For more than thirty years, the United States Marine Corps was responsible for exposing soldiers stationed at Camp Lejeune in North Carolina to toxic chemicals through contaminated water. Policies have been reformed since that time to provide healthcare coverage and disability benefits to those victims, but statistics show many are still struggling to receive the compensation they deserve.
Congress passed a bill three years ago that provides health coverage to veterans and their family members whose health was affected by Camp Lejeune’s contaminated water. However, the law didn’t provide those individuals with disability benefits. Instead, the Department of Veterans’ Affairs (VA) hired a group of experts to decide whether or not a health condition suffered by a veteran or their family was caused by contaminated water. Those experts repeatedly provided opinions that were in contrast to a treating medical professionals’ opinion and ultimately denied many claims for disability benefits. In fact, the percentage of contaminated water disability claims that have been approved has fallen from 25 percent to just 8 percent since 2012.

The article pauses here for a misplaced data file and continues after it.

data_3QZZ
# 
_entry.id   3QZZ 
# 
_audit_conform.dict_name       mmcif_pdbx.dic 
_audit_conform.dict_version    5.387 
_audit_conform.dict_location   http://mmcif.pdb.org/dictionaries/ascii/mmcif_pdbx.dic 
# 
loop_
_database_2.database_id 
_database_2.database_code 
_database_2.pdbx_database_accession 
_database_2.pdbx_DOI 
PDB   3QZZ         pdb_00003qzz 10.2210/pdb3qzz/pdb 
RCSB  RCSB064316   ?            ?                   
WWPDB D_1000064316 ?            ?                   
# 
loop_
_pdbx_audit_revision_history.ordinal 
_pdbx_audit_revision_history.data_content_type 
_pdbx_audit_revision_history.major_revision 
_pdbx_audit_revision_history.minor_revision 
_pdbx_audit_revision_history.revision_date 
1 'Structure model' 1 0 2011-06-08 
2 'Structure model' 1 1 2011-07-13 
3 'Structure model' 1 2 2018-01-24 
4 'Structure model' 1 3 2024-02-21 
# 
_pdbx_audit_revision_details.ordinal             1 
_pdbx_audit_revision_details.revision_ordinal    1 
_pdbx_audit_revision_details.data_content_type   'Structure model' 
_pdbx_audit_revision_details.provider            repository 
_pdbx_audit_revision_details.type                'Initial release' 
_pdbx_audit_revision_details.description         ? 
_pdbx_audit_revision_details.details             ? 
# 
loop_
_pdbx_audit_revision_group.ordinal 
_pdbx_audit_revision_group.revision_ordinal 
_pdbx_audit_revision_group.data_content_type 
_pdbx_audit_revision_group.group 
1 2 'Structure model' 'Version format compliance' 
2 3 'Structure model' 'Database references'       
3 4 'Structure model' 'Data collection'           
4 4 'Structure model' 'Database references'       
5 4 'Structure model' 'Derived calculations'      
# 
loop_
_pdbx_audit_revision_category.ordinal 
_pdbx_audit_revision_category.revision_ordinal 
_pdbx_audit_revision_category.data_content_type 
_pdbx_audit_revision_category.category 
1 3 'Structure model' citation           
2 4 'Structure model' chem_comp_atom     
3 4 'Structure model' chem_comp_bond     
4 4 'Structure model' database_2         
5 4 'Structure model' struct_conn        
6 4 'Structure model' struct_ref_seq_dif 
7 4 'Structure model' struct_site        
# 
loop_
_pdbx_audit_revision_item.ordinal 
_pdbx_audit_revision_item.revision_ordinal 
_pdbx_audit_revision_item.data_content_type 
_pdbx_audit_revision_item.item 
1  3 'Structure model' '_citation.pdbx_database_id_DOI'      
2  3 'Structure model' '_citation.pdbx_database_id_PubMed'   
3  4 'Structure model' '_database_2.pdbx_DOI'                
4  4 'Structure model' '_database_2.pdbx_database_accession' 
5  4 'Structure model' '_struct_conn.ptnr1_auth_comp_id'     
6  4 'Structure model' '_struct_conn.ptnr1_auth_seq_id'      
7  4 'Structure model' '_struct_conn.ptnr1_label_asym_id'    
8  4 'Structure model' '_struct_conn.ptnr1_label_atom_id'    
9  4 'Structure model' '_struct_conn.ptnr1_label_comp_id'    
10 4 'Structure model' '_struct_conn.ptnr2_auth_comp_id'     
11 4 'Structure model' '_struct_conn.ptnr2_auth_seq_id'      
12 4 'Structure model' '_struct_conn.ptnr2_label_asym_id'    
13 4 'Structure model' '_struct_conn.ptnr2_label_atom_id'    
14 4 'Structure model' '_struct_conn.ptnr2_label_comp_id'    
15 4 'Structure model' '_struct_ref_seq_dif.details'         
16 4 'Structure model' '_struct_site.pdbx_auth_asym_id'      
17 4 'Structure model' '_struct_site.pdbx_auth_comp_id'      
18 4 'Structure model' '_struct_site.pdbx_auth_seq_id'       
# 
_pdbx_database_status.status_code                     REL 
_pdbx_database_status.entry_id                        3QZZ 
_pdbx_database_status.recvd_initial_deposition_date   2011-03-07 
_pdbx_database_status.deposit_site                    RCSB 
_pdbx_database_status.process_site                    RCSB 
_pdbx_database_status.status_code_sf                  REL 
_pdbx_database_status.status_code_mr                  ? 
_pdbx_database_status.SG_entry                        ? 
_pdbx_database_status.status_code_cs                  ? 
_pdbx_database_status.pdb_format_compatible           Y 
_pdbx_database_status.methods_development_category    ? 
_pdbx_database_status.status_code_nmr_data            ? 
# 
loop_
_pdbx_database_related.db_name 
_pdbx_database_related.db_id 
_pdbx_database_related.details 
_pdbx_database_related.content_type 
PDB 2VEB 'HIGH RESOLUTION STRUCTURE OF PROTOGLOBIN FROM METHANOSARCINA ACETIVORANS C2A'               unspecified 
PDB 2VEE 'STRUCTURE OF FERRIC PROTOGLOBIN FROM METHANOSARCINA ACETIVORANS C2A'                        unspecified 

An article from WNPR News explains this decline in approvals has prompted several veterans advocacy groups to seek documentation from the VA about their handling of contaminated water claims through the Freedom of Information Act. They hope the information they gain can be used to conduct a further investigation of toxic exposure at Camp Lejeune.
Our legal staff at HensonFuerst has seen the devastating results exposure to contaminated water has had on many of the families stationed at Camp Lejeune and we applaud the organizations that are continuing to work to expose the harm that was done.